13. EPSO stated that it sympathised with the complainant and never contested her declarations about her health condition, hospitalisation or medical certificate. However, it pointed out that the complainant missed a legal deadline formally laid down in the notice of competition. This precluded her from being considered for that competition.
14. EPSO claimed that it receives countless requests from candidates who, "for one reason or another", are unable to complete their applications within the deadline. EPSO argued that while some cases are more "deserving than others", it is extremely difficult to determine which cause for granting extensions among, for example, "illness, accident, business travel or computer problems" is more worthy. The verification of all requests would make EPSO's tasks unmanageable. Should a candidate be incapacitated for a longer period, the competition would not proceed on schedule, making an extremely complex logistical exercise more difficult. It could also expose EPSO to challenge by other candidates whose requests for a late validation are refused.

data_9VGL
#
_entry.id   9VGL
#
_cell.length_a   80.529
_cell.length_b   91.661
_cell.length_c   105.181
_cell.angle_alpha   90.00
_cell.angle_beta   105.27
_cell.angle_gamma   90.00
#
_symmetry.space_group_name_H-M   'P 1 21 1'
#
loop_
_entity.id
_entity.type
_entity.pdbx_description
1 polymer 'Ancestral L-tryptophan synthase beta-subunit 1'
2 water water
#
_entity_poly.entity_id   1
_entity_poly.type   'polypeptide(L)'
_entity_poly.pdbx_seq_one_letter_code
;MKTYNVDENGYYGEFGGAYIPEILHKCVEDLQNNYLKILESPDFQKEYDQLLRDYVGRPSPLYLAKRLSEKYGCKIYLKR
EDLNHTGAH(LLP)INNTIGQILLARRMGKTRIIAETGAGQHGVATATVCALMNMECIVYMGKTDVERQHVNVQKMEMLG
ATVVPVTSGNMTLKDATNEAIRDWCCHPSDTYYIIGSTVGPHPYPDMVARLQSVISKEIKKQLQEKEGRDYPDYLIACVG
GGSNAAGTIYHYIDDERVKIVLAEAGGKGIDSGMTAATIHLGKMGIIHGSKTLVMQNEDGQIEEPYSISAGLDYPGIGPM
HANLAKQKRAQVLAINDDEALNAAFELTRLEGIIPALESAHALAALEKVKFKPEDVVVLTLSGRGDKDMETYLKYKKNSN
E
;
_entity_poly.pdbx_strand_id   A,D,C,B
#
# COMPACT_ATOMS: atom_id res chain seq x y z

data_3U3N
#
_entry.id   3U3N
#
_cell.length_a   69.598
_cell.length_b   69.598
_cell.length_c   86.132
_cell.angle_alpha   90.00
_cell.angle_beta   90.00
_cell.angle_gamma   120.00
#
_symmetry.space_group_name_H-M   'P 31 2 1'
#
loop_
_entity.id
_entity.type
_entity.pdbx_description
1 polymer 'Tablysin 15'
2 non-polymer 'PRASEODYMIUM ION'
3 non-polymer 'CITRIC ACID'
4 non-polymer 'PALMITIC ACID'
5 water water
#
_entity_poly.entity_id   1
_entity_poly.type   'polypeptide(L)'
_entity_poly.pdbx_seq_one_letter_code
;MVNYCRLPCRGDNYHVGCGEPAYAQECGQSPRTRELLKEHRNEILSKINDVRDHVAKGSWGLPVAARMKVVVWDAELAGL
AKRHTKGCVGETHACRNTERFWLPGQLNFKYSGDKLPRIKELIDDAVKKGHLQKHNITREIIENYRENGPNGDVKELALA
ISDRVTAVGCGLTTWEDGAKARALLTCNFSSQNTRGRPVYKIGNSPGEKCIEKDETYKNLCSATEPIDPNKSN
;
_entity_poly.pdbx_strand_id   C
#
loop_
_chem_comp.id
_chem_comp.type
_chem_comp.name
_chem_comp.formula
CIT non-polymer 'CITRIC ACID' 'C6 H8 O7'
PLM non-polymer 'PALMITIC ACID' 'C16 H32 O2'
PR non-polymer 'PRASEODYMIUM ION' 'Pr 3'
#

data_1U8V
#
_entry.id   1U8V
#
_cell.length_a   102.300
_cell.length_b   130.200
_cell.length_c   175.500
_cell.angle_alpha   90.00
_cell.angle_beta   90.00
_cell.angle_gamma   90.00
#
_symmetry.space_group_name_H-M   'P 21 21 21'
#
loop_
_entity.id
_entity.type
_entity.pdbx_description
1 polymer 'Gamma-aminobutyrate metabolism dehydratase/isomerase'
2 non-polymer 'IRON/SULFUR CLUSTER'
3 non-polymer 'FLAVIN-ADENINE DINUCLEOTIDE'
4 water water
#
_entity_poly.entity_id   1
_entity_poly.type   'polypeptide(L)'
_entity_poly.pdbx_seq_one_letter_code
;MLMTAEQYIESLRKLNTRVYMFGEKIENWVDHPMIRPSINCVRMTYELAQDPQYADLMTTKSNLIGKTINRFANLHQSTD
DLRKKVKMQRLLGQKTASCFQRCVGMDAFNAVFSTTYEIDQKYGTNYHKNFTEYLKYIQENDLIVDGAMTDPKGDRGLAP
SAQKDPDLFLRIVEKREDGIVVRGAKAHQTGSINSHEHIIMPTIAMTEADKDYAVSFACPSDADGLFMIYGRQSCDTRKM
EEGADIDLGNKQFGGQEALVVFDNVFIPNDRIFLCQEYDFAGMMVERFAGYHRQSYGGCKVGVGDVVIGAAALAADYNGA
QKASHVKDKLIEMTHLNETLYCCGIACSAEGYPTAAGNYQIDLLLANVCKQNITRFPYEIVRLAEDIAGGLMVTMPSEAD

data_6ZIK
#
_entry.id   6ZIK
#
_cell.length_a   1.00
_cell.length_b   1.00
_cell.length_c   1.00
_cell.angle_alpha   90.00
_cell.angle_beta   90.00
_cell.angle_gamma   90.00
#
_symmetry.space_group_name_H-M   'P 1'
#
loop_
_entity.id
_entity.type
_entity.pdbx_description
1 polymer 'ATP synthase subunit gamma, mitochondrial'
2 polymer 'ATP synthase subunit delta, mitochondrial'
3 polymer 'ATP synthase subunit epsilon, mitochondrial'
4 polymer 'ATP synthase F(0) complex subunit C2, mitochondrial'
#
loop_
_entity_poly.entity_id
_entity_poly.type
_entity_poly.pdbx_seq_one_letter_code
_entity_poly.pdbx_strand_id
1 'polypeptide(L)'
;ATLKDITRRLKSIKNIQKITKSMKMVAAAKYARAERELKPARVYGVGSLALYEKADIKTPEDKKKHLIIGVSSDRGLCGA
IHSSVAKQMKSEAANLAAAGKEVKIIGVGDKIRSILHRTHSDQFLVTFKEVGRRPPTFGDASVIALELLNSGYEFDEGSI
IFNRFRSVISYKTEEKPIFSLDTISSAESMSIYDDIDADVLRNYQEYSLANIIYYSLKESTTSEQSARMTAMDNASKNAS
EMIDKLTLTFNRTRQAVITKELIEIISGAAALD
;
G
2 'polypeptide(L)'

15. EPSO added that it is conscious of the need to be flexible where possible. However, it is above all bound by the legal obligation to treat all candidates equally and to respect the principles of proportionality and non-discrimination at all times.
16. Given that the complainant (i) had a full month to complete her online application, and (ii) did not communicate the existence of exceptional circumstances "before" the deadline for submitting applications had expired, EPSO upheld its decision. It added that, in the meantime, it had decided to provide even more explicit information to candidates and to urge them to register as soon as possible. Moreover, it noted that the General Rules Governing Open Competitions would be updated accordingly.